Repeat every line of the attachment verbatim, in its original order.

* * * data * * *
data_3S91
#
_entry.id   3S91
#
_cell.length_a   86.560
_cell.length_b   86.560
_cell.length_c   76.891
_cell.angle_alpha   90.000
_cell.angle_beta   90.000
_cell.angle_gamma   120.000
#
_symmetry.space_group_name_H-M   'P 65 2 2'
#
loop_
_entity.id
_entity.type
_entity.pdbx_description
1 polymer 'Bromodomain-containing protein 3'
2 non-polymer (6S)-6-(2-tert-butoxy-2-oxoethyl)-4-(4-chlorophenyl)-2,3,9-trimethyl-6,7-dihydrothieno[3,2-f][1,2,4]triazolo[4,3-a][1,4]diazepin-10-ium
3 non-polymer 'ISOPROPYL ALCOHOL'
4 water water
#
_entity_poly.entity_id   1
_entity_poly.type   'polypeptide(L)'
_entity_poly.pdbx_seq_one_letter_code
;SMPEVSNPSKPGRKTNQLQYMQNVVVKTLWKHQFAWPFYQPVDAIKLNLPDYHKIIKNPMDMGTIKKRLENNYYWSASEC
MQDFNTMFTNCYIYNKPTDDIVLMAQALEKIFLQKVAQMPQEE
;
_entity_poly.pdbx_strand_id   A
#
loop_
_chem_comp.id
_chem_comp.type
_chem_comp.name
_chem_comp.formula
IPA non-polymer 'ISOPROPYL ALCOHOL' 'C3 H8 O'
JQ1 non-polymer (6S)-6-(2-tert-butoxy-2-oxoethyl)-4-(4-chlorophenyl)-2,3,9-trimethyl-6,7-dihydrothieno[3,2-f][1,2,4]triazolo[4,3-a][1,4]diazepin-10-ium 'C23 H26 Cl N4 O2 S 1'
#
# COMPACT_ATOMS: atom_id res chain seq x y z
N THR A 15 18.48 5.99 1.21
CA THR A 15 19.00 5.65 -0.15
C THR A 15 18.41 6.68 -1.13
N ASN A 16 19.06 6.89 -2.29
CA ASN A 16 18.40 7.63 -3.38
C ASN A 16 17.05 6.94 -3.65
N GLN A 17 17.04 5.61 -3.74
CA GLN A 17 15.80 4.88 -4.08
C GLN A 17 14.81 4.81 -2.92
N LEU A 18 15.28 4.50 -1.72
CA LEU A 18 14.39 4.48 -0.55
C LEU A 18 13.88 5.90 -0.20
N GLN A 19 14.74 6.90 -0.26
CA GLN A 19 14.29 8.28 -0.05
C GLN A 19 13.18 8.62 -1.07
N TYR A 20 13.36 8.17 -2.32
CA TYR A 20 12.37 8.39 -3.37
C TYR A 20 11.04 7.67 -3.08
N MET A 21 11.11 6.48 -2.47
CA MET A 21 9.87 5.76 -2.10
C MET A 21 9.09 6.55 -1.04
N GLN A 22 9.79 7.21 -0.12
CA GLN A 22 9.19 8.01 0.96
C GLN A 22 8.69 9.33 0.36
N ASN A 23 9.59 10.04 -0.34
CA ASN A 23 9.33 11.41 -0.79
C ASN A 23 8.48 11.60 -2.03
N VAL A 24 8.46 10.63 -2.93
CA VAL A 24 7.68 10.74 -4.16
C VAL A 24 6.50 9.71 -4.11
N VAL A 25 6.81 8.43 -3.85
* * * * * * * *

data_3S91
#
_entry.id   3S91
#
_cell.length_a   86.560
_cell.length_b   86.560
_cell.length_c   76.891
_cell.angle_alpha   90.000
_cell.angle_beta   90.000
_cell.angle_gamma   120.000
#
_symmetry.space_group_name_H-M   'P 65 2 2'
#
loop_
_entity.id
_entity.type
_entity.pdbx_description
1 polymer 'Bromodomain-containing protein 3'
2 non-polymer (6S)-6-(2-tert-butoxy-2-oxoethyl)-4-(4-chlorophenyl)-2,3,9-trimethyl-6,7-dihydrothieno[3,2-f][1,2,4]triazolo[4,3-a][1,4]diazepin-10-ium
3 non-polymer 'ISOPROPYL ALCOHOL'
4 water water
#
_entity_poly.entity_id   1
_entity_poly.type   'polypeptide(L)'
_entity_poly.pdbx_seq_one_letter_code
;SMPEVSNPSKPGRKTNQLQYMQNVVVKTLWKHQFAWPFYQPVDAIKLNLPDYHKIIKNPMDMGTIKKRLENNYYWSASEC
MQDFNTMFTNCYIYNKPTDDIVLMAQALEKIFLQKVAQMPQEE
;
_entity_poly.pdbx_strand_id   A
#
loop_
_chem_comp.id
_chem_comp.type
_chem_comp.name
_chem_comp.formula
IPA non-polymer 'ISOPROPYL ALCOHOL' 'C3 H8 O'
JQ1 non-polymer (6S)-6-(2-tert-butoxy-2-oxoethyl)-4-(4-chlorophenyl)-2,3,9-trimethyl-6,7-dihydrothieno[3,2-f][1,2,4]triazolo[4,3-a][1,4]diazepin-10-ium 'C23 H26 Cl N4 O2 S 1'
#
# COMPACT_ATOMS: atom_id res chain seq x y z
N THR A 15 18.48 5.99 1.21
CA THR A 15 19.00 5.65 -0.15
C THR A 15 18.41 6.68 -1.13
N ASN A 16 19.06 6.89 -2.29
CA ASN A 16 18.40 7.63 -3.38
C ASN A 16 17.05 6.94 -3.65
N GLN A 17 17.04 5.61 -3.74
CA GLN A 17 15.80 4.88 -4.08
C GLN A 17 14.81 4.81 -2.92
N LEU A 18 15.28 4.50 -1.72
CA LEU A 18 14.39 4.48 -0.55
C LEU A 18 13.88 5.90 -0.20
N GLN A 19 14.74 6.90 -0.26
CA GLN A 19 14.29 8.28 -0.05
C GLN A 19 13.18 8.62 -1.07
N TYR A 20 13.36 8.17 -2.32
CA TYR A 20 12.37 8.39 -3.37
C TYR A 20 11.04 7.67 -3.08
N MET A 21 11.11 6.48 -2.47
CA MET A 21 9.87 5.76 -2.10
C MET A 21 9.09 6.55 -1.04
N GLN A 22 9.79 7.21 -0.12
CA GLN A 22 9.19 8.01 0.96
C GLN A 22 8.69 9.33 0.36
N ASN A 23 9.59 10.04 -0.34
CA ASN A 23 9.33 11.41 -0.79
C ASN A 23 8.48 11.60 -2.03
N VAL A 24 8.46 10.63 -2.93
CA VAL A 24 7.68 10.74 -4.16
C VAL A 24 6.50 9.71 -4.11
N VAL A 25 6.81 8.43 -3.85